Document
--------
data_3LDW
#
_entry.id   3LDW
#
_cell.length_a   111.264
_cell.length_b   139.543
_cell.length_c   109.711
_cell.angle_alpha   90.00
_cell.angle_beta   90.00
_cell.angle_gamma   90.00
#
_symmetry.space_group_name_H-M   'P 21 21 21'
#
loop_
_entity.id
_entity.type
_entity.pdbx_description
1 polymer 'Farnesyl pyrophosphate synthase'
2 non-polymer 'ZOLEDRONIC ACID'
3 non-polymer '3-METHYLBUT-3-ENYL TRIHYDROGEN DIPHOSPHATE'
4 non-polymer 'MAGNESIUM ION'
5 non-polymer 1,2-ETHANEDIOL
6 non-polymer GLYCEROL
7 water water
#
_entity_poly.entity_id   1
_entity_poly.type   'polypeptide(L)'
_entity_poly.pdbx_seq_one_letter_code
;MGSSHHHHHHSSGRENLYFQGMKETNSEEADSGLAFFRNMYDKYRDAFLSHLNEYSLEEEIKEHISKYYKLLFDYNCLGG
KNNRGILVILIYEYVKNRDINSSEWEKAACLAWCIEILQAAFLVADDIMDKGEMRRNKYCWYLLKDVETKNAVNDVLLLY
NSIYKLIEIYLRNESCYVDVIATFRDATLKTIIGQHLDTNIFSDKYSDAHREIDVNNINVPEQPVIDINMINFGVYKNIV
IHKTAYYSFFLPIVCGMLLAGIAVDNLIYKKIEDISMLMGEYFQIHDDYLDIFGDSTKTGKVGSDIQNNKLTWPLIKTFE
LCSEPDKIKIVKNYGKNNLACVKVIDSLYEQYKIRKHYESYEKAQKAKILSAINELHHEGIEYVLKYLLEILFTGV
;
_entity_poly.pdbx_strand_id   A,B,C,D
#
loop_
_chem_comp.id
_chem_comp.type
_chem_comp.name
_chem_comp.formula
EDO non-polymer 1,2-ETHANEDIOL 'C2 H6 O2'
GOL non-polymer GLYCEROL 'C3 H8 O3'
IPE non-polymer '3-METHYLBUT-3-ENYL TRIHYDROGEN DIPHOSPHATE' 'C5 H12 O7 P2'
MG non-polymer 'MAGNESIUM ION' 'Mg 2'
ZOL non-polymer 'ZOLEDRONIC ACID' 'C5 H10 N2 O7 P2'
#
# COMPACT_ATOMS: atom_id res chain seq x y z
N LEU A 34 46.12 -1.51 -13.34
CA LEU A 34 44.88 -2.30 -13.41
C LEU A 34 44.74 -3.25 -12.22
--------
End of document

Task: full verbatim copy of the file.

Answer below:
data_3LDW
#
_entry.id   3LDW
#
_cell.length_a   111.264
_cell.length_b   139.543
_cell.length_c   109.711
_cell.angle_alpha   90.00
_cell.angle_beta   90.00
_cell.angle_gamma   90.00
#
_symmetry.space_group_name_H-M   'P 21 21 21'
#
loop_
_entity.id
_entity.type
_entity.pdbx_description
1 polymer 'Farnesyl pyrophosphate synthase'
2 non-polymer 'ZOLEDRONIC ACID'
3 non-polymer '3-METHYLBUT-3-ENYL TRIHYDROGEN DIPHOSPHATE'
4 non-polymer 'MAGNESIUM ION'
5 non-polymer 1,2-ETHANEDIOL
6 non-polymer GLYCEROL
7 water water
#
_entity_poly.entity_id   1
_entity_poly.type   'polypeptide(L)'
_entity_poly.pdbx_seq_one_letter_code
;MGSSHHHHHHSSGRENLYFQGMKETNSEEADSGLAFFRNMYDKYRDAFLSHLNEYSLEEEIKEHISKYYKLLFDYNCLGG
KNNRGILVILIYEYVKNRDINSSEWEKAACLAWCIEILQAAFLVADDIMDKGEMRRNKYCWYLLKDVETKNAVNDVLLLY
NSIYKLIEIYLRNESCYVDVIATFRDATLKTIIGQHLDTNIFSDKYSDAHREIDVNNINVPEQPVIDINMINFGVYKNIV
IHKTAYYSFFLPIVCGMLLAGIAVDNLIYKKIEDISMLMGEYFQIHDDYLDIFGDSTKTGKVGSDIQNNKLTWPLIKTFE
LCSEPDKIKIVKNYGKNNLACVKVIDSLYEQYKIRKHYESYEKAQKAKILSAINELHHEGIEYVLKYLLEILFTGV
;
_entity_poly.pdbx_strand_id   A,B,C,D
#
loop_
_chem_comp.id
_chem_comp.type
_chem_comp.name
_chem_comp.formula
EDO non-polymer 1,2-ETHANEDIOL 'C2 H6 O2'
GOL non-polymer GLYCEROL 'C3 H8 O3'
IPE non-polymer '3-METHYLBUT-3-ENYL TRIHYDROGEN DIPHOSPHATE' 'C5 H12 O7 P2'
MG non-polymer 'MAGNESIUM ION' 'Mg 2'
ZOL non-polymer 'ZOLEDRONIC ACID' 'C5 H10 N2 O7 P2'
#
# COMPACT_ATOMS: atom_id res chain seq x y z
N LEU A 34 46.12 -1.51 -13.34
CA LEU A 34 44.88 -2.30 -13.41
C LEU A 34 44.74 -3.25 -12.22